In 2017 alone, more than 432,000 shoplifters and unscrupulous employees were apprehended by just twenty-one major retail stores. While these types of thefts continue to rise, businesses have work to catch those who steal from them. If a person is caught shoplifting, they could face serious criminal charges.
The Kentucky Penal Code prohibits taking the property of another if you intend to deprive them of it. In other words, if you take merchandise or goods from a retailer with the intent of keeping it — thereby depriving them of their property — you could be charged with the crime of shoplifting. Depending on the value of the goods taken, you may be facing anywhere from one to twenty years in prison for the offense.
If you have been charged with shoplifting, it is important to retain a skilled attorney who can analyze the facts of the case to put together a strong defense. Even if the alleged theft was caught on tape, there may still be avenues to resolve the case favorably based on the definition of shoplifting under Kentucky law.
How Shoplifting Is Defined Under Kentucky Law
In Kentucky, shoplifting is charged as the general crime “theft by unlawful taking.” To convict a person of this crime, a prosecutor must demonstrate that he or she unlawfully:
- Took or exercised control over movable property
of another with intent to deprive him thereof; or
- Obtained immovable property of another or any interest therein with intent to benefit himself or another not entitled thereto.
The first category — taking movable property of another with the intent to deprive them of it — is the subsection used to prove shoplifting.
Shoplifting can occur in a number of ways, such as concealing merchandise or changing tags on an item. If the prosecutor can show that you had an intent to deprive the owner of the merchandise without paying the purchase price, you may be charged with the crime of shoplifting in Kentucky.
Degrees of Shoplifting in Kentucky
While shoplifting is charged as theft by unlawful taking under Kentucky law, there are degrees of shoplifting that are based on the value of goods taken. The degree of the charge will impact the penalty for a conviction.
If the merchandise taken was valued at between $500 and $10,000, the theft will be charged as a Class D felony. The same charge will be brought if an individual takes items used to manufacture methamphetamine or a firearm. A conviction of this offense will result in jail time of between one and five years, and fines of either double the gain from the offense or $10,000, whichever is greater.
If the goods stolen were valued at $10,000 and under $1,000,000, the theft charge will be a Class C felony. Punishment for this crime includes jail time of between five and ten years, and a fine of either double the gain from the offense or $10,000, whichever is greater.
In addition to criminal penalties, anyone who is convicted of shoplifting in Kentucky can be sued in civil court by the victim(s). The potential liability for this type of case includes the actual damages, a penalty in the amount of the retail value of the merchandise (up to $500), and an additional penalty of $100 to $250. If the person charged with shoplifting is a minor, the parent or legal guardian may be sued in civil court for these damages.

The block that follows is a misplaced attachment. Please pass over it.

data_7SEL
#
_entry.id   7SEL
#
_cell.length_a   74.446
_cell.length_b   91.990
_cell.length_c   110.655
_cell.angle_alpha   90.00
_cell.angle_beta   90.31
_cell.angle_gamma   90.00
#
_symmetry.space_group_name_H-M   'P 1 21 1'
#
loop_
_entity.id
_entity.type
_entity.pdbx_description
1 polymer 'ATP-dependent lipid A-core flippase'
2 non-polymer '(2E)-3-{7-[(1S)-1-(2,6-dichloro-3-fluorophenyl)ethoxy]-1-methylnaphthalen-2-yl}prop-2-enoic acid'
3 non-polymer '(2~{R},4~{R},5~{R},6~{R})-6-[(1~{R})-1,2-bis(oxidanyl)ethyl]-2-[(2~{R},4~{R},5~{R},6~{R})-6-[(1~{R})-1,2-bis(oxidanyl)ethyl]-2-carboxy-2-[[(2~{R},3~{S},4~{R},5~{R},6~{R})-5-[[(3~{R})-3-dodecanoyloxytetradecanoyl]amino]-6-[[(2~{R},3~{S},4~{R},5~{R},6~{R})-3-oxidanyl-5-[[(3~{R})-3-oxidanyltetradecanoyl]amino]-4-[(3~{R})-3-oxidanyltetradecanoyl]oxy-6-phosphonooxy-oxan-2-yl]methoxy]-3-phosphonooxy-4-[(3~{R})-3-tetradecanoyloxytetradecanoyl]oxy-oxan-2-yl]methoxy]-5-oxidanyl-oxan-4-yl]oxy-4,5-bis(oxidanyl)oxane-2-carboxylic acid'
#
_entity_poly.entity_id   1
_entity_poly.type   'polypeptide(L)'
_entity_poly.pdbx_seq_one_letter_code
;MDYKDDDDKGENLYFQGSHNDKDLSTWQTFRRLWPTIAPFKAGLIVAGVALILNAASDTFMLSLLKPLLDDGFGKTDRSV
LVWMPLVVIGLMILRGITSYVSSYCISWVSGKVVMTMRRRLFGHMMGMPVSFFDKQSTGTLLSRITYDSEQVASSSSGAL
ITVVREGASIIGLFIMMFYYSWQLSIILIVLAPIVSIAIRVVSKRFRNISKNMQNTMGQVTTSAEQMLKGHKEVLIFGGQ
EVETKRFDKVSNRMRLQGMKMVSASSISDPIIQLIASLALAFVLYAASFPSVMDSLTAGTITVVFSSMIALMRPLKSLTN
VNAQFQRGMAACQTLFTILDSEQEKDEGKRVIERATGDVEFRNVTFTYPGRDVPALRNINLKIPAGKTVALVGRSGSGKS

Options for Resolving a Kentucky Shoplifting Case
In Kentucky, there are opportunities available to defendants accused of certain first-time and low-level crimes. This may include individuals accused of theft by unlawful taking (shoplifting).
A pretrial diversion program offers the chance to complete a program, which typically involves completing community service and paying restitution to the victim. If the individual fulfills their obligations under the program, then their criminal charges will be dropped. In Kentucky, pretrial diversion programs are generally only available for people with limited or no criminal history and who have been charged with a Class D felony, a misdemeanor or a criminal violation.
If a pre-trial diversion program is not available, then a plea bargain may be another way to resolve the case. Depending on the circumstances, a prosecutor may offer leniency, such as a reduced charge in exchange for a guilty plea.
Alternatively, there may be cases where the police acted in violation of the law, or there are other legal issues. A skilled lawyer can make arguments or seek to suppress evidence in the case, and work to have the charges dismissed entirely.
Work with a Lexington Shoplifting Attorney
Theft by unlawful taking cases are unique, as they often involve video or other evidence of the crime. Yet that does not mean that there is no hope for a positive outcome. At Baldani Law Group, we aggressively advocate for our clients, working to find the best solution based on the facts of each case.
If you or a loved one has been charged with shoplifting in Kentucky, we can help. To schedule a confidential consultation, contact us online or call our office at 859-259-0727.